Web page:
Green’s Dictionary of Slang

knocker n.1

[knock v.]

1. in sexual contexts.

(a) [17C] a promiscuous man, a whoremonger.

(b) [late 17C+] the (head of the) penis.

2. in pl., as a part of the body.

(a) [late 19C+] the testicles [they ‘knock together’ but note knackers n.].

(b) [1930s+] (orig. US) the female breasts; occas. in sing.

3. a physically or socially superior individual.

(a) [17C–19C] an outstandingly attractive person or thing.

(b) [late 19C+] (US, also k’nocka) the top person, the person in authority, often in comb., e.g. head knocker under head n., top knocker [their ‘striking’ appearance].

(c) [1900s] (Aus.) the ideal, the best way.

4. a form of hair dressing seen as resembling a door-knocker.

(a) ‘a Man’s hair tied behind in a Club’ (Grose, c.1786).

(b) [early–mid-19C] a form of pendant to a wig, similar to a pigtail.

(c) [19C] a small curl worn flat on the temples, a fashionable hairstyle at that time [abbr. door-knocker n. (2)].

5. in context of communication.

(a) [late 19C+] (US Und.) an informer or complainant.

(b) [late 19C+] (orig. US) a critic, esp. one who relishes making negative comments.

(c) [1900s–50s] a criticism; negative comments; also as the knockers.

6. [1920s–30s] (UK tramp) an arrest.

7. [1920s+] in UK Und. uses.

(a) a gambler or prisoner who refuses to pay their debts (which cannot be enforced legally in the UK).

(b) one who passes bad cheques or gains goods on credit — and fails to pay the bill.

(c) (UK Und.) a scrounger.

8. see hard-hitter n.

9. see knocko n.

SE in slang uses

In compounds

knocker-face (n.) (also knocker-head) [reminiscent of an old-fashioned door knocker]

[late 19C–1920s] an ugly face, or the person who ‘owns’ it.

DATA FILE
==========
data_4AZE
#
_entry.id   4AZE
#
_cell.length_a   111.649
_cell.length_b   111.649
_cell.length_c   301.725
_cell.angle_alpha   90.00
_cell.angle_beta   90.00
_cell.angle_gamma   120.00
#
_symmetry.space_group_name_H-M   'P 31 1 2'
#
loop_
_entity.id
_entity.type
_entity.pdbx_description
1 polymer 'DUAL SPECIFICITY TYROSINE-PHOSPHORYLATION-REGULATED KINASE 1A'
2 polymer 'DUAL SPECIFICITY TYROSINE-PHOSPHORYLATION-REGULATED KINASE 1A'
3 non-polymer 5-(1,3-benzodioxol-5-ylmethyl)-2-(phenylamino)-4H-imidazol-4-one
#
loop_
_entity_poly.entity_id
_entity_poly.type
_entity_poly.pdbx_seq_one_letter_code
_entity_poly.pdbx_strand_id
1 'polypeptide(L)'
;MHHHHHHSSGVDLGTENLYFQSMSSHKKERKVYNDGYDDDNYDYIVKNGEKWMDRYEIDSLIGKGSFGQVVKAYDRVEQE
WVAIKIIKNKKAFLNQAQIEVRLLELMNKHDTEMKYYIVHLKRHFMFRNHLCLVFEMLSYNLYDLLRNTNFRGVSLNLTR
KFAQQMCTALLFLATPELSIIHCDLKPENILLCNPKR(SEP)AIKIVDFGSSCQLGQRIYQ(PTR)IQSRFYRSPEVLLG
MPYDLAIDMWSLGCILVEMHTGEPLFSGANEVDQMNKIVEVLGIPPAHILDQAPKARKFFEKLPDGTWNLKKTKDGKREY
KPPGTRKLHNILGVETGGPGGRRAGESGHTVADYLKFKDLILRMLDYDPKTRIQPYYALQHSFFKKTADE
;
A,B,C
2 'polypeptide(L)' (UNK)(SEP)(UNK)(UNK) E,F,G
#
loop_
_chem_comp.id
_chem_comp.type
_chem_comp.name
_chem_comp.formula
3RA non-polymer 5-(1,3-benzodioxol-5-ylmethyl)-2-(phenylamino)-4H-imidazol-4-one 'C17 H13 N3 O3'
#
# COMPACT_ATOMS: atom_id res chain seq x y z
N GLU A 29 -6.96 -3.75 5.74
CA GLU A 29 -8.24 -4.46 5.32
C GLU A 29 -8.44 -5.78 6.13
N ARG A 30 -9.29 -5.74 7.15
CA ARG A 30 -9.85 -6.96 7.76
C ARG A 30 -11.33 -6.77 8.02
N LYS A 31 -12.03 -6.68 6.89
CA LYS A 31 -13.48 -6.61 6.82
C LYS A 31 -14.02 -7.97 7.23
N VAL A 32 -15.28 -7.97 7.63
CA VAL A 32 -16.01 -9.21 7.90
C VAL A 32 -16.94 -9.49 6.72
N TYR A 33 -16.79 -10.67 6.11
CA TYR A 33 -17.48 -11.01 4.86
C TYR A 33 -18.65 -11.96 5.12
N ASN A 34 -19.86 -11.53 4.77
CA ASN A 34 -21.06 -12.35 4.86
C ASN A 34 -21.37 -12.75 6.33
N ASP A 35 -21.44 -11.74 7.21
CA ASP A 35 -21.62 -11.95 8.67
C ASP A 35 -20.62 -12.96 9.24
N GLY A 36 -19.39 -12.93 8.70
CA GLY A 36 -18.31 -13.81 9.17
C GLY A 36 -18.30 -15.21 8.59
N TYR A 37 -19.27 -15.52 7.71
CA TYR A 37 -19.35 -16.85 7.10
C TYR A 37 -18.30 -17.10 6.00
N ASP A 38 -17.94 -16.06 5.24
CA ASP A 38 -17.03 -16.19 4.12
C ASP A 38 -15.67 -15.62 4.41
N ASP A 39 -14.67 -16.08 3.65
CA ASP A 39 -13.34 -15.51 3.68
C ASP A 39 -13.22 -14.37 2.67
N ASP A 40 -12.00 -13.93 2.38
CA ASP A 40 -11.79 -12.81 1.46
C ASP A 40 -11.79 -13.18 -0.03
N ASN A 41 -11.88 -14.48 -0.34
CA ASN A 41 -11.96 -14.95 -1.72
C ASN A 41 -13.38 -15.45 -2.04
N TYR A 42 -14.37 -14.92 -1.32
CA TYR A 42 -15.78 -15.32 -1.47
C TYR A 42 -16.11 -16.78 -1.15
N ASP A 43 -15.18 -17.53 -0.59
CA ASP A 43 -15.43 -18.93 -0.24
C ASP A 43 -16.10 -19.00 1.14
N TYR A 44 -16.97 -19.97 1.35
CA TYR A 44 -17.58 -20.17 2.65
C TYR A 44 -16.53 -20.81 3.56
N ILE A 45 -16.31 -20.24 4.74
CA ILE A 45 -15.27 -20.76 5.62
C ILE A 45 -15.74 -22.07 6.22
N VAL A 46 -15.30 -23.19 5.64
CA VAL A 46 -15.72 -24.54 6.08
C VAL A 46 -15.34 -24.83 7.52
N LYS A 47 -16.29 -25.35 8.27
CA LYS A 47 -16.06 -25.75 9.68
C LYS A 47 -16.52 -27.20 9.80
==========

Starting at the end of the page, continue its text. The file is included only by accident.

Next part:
knocker-gear (n.)

low-value goods that are sold door-to-door, mainly as a pretext for gaining an introduction to the owner, who may thus be defrauded of heirlooms and/or valuables.

knocker-worker (n.)

[20C+] a door-to-door pedlar.

In phrases

dressed up to the knocker

[19C] dressed in one’s best clothes.

full to the knocker (adj.)

[2000s] (N.Z.) completely drunk.

live up to the knocker (v.) (also live up to the door)

[mid-19C–1900s] to live up to one’s means.

on the knocker

1. [mid-19C+] (UK Und., also on the knock) touring houses, ostensibly to buy or sell goods, but spec. to trick or bully people into selling heirlooms, antiques etc. for minimal prices; thus the knocker (game), working as a fraudulent door-to-door salesman.

2. [1930s+] (Aus., also on the knob, on the knuckle) at once, on demand, esp. of cash payments, exactly.

3. [1940s] working as a door-to-door salesman.

overstep the knocker (v.)

[1910s] (Aus.) to drink to excess.

up to the knocker [sense 3a or fig. use of SE (door) knocker]

1. [mid-19C–1910s] capable, up to a task.

2. [mid-19C+] fashionably dressed or over–dressed.

3. [late 19C] in prime condition; enjoying oneself.

4. [late 19C] completely.